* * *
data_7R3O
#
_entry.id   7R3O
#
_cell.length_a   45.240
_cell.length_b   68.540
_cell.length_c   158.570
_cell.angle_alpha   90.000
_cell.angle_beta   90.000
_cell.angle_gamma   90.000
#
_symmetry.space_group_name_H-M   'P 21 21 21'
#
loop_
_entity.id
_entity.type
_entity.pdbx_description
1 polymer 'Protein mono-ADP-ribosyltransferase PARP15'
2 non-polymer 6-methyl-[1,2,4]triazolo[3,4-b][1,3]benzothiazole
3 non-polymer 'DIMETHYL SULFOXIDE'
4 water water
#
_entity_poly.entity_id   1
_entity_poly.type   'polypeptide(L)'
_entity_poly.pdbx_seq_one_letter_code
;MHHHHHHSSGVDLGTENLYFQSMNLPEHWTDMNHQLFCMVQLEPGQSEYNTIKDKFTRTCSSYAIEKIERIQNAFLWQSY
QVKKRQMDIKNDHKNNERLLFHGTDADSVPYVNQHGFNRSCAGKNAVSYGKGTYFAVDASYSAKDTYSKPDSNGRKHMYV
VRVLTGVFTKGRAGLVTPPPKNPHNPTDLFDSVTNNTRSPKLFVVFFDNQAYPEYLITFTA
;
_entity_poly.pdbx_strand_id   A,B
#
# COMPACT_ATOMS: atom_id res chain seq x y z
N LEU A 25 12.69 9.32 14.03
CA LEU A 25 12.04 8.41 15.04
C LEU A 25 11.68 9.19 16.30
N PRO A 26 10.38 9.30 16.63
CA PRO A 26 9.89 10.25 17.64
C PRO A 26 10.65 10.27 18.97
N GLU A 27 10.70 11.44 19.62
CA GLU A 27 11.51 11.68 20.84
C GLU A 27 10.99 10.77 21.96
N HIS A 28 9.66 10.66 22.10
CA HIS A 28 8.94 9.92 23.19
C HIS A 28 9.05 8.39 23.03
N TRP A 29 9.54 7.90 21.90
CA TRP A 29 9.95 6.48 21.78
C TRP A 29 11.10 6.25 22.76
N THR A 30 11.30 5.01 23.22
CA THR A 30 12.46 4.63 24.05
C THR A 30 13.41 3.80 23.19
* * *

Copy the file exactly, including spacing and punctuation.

data_7R3O
#
_entry.id   7R3O
#
_cell.length_a   45.240
_cell.length_b   68.540
_cell.length_c   158.570
_cell.angle_alpha   90.000
_cell.angle_beta   90.000
_cell.angle_gamma   90.000
#
_symmetry.space_group_name_H-M   'P 21 21 21'
#
loop_
_entity.id
_entity.type
_entity.pdbx_description
1 polymer 'Protein mono-ADP-ribosyltransferase PARP15'
2 non-polymer 6-methyl-[1,2,4]triazolo[3,4-b][1,3]benzothiazole
3 non-polymer 'DIMETHYL SULFOXIDE'
4 water water
#
_entity_poly.entity_id   1
_entity_poly.type   'polypeptide(L)'
_entity_poly.pdbx_seq_one_letter_code
;MHHHHHHSSGVDLGTENLYFQSMNLPEHWTDMNHQLFCMVQLEPGQSEYNTIKDKFTRTCSSYAIEKIERIQNAFLWQSY
QVKKRQMDIKNDHKNNERLLFHGTDADSVPYVNQHGFNRSCAGKNAVSYGKGTYFAVDASYSAKDTYSKPDSNGRKHMYV
VRVLTGVFTKGRAGLVTPPPKNPHNPTDLFDSVTNNTRSPKLFVVFFDNQAYPEYLITFTA
;
_entity_poly.pdbx_strand_id   A,B
#
# COMPACT_ATOMS: atom_id res chain seq x y z
N LEU A 25 12.69 9.32 14.03
CA LEU A 25 12.04 8.41 15.04
C LEU A 25 11.68 9.19 16.30
N PRO A 26 10.38 9.30 16.63
CA PRO A 26 9.89 10.25 17.64
C PRO A 26 10.65 10.27 18.97
N GLU A 27 10.70 11.44 19.62
CA GLU A 27 11.51 11.68 20.84
C GLU A 27 10.99 10.77 21.96
N HIS A 28 9.66 10.66 22.10
CA HIS A 28 8.94 9.92 23.19
C HIS A 28 9.05 8.39 23.03
N TRP A 29 9.54 7.90 21.90
CA TRP A 29 9.95 6.48 21.78
C TRP A 29 11.10 6.25 22.76
N THR A 30 11.30 5.01 23.22
CA THR A 30 12.46 4.63 24.05
C THR A 30 13.41 3.80 23.19